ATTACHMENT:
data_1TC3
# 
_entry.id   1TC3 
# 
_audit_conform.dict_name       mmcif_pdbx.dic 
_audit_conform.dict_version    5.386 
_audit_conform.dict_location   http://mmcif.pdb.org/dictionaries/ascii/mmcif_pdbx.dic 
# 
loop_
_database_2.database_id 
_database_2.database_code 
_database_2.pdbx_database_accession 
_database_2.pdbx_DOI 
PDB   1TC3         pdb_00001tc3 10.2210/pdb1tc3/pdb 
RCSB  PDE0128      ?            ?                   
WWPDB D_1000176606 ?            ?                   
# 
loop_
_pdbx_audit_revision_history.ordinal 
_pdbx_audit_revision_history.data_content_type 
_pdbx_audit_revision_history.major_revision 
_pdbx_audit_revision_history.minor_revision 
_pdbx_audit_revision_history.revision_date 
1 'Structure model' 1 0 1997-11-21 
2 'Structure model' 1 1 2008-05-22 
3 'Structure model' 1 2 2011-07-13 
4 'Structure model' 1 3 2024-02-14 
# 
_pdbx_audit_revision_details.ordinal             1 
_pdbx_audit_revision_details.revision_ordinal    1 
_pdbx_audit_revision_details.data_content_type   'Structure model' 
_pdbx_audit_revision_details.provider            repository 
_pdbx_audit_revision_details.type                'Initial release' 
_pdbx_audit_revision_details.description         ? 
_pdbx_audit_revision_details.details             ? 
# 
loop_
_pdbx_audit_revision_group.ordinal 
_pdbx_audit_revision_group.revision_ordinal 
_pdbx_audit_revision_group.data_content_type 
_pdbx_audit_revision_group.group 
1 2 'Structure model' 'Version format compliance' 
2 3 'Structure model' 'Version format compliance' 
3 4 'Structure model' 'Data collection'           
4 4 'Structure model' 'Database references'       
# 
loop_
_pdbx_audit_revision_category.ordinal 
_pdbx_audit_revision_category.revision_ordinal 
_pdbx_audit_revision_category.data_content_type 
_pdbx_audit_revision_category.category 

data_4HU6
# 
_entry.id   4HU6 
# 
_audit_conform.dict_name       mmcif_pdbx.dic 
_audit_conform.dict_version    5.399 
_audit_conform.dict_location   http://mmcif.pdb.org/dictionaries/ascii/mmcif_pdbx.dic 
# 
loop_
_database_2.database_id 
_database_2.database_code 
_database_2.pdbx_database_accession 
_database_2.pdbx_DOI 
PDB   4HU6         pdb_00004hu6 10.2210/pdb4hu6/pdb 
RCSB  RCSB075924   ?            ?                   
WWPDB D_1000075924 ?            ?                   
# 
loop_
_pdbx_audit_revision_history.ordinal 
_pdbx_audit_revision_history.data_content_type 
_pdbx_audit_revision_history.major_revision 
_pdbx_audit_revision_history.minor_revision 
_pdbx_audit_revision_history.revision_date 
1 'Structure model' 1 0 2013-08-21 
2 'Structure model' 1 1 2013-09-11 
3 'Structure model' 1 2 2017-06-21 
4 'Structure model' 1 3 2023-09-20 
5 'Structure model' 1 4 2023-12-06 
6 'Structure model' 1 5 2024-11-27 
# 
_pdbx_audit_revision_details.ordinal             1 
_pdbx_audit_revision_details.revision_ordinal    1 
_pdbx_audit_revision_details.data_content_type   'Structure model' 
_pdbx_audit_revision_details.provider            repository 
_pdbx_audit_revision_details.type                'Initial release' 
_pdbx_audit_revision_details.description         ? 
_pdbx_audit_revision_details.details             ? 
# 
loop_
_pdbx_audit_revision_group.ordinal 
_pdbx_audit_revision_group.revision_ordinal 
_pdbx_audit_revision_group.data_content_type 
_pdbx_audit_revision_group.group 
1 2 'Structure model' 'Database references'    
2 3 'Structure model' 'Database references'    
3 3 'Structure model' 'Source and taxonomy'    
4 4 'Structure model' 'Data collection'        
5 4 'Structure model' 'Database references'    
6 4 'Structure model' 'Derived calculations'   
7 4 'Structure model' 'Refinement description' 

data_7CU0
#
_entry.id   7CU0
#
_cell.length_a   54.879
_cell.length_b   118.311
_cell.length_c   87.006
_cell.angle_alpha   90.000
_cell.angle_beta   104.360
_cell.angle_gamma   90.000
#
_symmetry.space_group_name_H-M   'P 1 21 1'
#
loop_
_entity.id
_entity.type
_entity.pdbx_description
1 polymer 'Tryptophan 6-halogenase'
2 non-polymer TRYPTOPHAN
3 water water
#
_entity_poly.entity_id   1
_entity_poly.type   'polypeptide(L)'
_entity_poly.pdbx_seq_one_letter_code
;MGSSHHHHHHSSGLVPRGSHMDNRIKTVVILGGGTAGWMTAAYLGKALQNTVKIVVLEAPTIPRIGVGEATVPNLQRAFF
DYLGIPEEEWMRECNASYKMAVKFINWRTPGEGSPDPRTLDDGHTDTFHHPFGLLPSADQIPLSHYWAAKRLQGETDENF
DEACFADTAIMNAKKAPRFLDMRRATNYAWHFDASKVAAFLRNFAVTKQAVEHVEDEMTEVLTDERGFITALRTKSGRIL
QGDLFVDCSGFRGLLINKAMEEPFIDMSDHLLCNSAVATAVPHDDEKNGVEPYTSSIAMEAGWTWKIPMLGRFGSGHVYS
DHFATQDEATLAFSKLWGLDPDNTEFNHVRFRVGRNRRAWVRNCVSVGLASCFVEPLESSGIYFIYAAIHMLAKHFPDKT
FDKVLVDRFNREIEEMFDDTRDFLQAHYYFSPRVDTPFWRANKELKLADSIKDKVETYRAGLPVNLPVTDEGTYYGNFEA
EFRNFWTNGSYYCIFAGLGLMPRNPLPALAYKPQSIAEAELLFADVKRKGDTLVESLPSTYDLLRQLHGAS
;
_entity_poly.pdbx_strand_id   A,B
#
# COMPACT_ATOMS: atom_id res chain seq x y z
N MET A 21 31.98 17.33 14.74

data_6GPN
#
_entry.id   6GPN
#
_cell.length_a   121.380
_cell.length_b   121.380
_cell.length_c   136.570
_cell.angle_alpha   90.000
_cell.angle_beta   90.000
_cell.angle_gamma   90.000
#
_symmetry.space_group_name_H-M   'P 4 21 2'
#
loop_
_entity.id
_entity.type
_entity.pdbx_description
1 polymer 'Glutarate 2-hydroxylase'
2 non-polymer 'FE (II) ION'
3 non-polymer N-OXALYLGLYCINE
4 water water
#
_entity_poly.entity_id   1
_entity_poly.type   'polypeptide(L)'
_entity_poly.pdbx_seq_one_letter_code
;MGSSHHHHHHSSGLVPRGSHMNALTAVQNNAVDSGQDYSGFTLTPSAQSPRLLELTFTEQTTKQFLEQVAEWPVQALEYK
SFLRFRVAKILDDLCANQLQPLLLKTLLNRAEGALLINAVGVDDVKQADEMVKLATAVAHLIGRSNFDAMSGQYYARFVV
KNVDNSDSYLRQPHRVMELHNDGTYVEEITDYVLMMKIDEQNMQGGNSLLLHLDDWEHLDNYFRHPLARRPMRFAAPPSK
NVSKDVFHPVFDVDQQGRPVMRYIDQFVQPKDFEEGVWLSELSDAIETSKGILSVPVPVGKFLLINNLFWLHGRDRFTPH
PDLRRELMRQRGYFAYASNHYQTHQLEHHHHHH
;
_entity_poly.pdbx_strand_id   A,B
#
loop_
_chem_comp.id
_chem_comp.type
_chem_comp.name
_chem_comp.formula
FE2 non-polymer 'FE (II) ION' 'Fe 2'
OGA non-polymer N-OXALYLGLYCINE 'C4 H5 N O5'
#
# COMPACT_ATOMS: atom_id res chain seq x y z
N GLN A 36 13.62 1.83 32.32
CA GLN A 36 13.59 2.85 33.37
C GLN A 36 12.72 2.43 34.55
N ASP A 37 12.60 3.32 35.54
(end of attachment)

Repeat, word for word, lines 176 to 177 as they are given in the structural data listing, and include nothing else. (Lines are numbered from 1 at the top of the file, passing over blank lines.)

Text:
FE2 non-polymer 'FE (II) ION' 'Fe 2'
OGA non-polymer N-OXALYLGLYCINE 'C4 H5 N O5'